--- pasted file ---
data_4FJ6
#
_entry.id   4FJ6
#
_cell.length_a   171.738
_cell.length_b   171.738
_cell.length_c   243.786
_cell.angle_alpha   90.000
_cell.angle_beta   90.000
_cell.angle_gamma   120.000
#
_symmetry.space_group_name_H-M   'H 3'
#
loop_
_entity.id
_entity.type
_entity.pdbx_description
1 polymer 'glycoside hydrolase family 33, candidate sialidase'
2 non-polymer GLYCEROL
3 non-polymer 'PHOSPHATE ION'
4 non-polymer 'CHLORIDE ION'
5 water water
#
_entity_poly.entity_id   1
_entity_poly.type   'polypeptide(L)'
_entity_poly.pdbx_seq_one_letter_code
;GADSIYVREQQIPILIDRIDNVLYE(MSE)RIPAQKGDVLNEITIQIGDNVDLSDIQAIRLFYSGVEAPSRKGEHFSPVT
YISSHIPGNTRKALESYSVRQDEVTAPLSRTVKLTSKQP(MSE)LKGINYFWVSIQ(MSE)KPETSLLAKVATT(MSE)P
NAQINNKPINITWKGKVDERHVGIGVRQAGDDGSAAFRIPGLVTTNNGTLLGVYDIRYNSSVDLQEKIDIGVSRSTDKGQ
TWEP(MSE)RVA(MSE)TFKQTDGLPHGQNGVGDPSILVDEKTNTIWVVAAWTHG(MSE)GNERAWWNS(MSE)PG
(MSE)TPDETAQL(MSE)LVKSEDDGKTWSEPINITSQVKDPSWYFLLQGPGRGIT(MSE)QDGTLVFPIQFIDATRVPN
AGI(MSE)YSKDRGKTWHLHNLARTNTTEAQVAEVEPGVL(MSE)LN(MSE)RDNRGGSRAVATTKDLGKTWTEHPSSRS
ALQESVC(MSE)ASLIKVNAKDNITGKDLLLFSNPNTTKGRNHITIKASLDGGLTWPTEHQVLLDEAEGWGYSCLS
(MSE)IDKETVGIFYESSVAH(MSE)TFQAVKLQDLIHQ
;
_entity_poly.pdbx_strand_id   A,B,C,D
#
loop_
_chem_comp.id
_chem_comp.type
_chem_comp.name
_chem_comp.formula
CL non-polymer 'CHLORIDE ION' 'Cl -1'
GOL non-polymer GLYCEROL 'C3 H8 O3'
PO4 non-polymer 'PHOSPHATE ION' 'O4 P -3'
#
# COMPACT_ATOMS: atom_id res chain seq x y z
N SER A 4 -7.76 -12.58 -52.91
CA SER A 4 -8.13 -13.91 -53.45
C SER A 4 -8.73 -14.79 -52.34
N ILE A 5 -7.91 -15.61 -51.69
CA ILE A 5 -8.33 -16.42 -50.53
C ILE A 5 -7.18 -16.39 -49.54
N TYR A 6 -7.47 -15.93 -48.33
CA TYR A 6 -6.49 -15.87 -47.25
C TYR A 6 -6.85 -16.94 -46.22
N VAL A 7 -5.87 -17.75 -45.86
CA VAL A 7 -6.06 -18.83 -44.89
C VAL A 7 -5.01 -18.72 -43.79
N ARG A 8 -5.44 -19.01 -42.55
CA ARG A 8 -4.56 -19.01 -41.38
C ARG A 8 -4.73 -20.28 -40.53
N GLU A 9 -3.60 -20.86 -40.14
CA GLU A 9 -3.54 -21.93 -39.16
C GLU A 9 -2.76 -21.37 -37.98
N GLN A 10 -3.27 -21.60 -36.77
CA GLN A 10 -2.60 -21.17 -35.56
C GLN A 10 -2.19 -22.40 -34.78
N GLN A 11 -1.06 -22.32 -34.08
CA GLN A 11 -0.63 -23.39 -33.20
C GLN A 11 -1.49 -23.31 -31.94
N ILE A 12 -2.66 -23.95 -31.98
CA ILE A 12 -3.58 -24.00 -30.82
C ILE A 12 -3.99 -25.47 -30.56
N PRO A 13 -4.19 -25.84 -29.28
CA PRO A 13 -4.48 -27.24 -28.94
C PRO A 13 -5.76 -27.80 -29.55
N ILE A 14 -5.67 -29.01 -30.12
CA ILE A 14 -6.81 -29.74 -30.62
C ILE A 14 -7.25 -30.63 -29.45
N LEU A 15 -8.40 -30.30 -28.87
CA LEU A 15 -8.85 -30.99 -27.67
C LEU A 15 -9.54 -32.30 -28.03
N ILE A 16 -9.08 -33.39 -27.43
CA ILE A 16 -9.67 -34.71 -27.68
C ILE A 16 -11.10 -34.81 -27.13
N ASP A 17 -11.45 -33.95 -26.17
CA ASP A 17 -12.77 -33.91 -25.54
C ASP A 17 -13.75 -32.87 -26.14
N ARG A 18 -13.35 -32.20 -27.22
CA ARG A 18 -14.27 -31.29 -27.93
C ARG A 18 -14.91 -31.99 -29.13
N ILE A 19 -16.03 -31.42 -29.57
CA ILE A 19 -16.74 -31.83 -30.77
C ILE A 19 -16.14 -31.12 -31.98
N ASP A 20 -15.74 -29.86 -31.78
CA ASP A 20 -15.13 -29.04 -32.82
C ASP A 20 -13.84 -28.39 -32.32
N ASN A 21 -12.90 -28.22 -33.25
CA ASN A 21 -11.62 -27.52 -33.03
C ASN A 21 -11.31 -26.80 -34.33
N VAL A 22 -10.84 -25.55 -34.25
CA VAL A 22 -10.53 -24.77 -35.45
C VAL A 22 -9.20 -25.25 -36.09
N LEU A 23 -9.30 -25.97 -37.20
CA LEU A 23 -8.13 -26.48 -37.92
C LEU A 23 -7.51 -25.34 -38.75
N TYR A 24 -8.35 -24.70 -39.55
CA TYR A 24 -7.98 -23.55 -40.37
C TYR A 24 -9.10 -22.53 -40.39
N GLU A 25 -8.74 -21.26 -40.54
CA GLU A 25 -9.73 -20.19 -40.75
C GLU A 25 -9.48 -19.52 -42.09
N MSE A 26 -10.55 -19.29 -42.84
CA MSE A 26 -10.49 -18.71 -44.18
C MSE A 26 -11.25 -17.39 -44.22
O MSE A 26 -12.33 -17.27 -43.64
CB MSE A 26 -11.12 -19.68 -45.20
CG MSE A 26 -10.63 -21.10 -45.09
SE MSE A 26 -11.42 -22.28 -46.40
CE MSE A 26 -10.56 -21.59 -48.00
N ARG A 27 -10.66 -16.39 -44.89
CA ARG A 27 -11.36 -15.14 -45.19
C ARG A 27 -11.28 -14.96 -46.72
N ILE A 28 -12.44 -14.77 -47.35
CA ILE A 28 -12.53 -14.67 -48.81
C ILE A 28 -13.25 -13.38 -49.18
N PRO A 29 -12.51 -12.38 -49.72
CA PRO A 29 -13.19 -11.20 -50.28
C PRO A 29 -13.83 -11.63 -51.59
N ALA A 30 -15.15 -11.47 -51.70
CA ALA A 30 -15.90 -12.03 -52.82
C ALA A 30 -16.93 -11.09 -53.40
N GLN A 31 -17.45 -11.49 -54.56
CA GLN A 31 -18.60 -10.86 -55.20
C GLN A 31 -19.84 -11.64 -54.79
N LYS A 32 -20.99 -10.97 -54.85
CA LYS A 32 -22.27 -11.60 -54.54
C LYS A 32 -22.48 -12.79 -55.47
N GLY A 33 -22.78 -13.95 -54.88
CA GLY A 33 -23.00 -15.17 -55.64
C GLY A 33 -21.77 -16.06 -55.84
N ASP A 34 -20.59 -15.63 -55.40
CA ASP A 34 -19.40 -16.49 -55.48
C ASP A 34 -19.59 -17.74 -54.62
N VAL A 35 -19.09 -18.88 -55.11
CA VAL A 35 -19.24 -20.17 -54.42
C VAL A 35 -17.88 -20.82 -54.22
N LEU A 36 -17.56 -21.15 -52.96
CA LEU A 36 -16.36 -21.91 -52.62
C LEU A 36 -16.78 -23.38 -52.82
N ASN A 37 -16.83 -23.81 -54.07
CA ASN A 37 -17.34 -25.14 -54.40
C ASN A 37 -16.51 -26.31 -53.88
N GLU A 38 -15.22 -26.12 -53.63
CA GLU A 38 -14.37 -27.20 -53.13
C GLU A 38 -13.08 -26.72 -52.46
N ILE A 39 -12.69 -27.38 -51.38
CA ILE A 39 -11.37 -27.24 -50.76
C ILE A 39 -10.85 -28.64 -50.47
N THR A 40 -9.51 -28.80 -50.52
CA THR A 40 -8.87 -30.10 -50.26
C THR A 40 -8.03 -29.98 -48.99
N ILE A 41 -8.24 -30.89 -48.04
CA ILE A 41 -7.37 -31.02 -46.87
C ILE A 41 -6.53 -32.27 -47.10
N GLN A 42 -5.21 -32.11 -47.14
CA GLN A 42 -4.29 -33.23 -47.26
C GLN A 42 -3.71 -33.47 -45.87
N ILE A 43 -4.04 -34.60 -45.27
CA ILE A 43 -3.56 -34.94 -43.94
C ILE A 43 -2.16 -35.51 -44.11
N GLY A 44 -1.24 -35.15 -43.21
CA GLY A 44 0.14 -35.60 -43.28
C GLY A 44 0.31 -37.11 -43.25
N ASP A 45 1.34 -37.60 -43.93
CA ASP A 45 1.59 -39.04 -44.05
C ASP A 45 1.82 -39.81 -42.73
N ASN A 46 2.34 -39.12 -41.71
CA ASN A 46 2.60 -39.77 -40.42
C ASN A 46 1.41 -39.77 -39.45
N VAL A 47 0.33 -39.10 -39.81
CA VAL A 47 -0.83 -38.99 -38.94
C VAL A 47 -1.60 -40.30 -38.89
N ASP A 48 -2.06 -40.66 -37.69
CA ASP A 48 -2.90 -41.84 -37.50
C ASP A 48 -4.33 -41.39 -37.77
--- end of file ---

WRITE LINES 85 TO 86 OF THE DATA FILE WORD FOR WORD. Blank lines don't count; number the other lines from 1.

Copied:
CA ILE A 16 -9.67 -34.71 -27.68
C ILE A 16 -11.10 -34.81 -27.13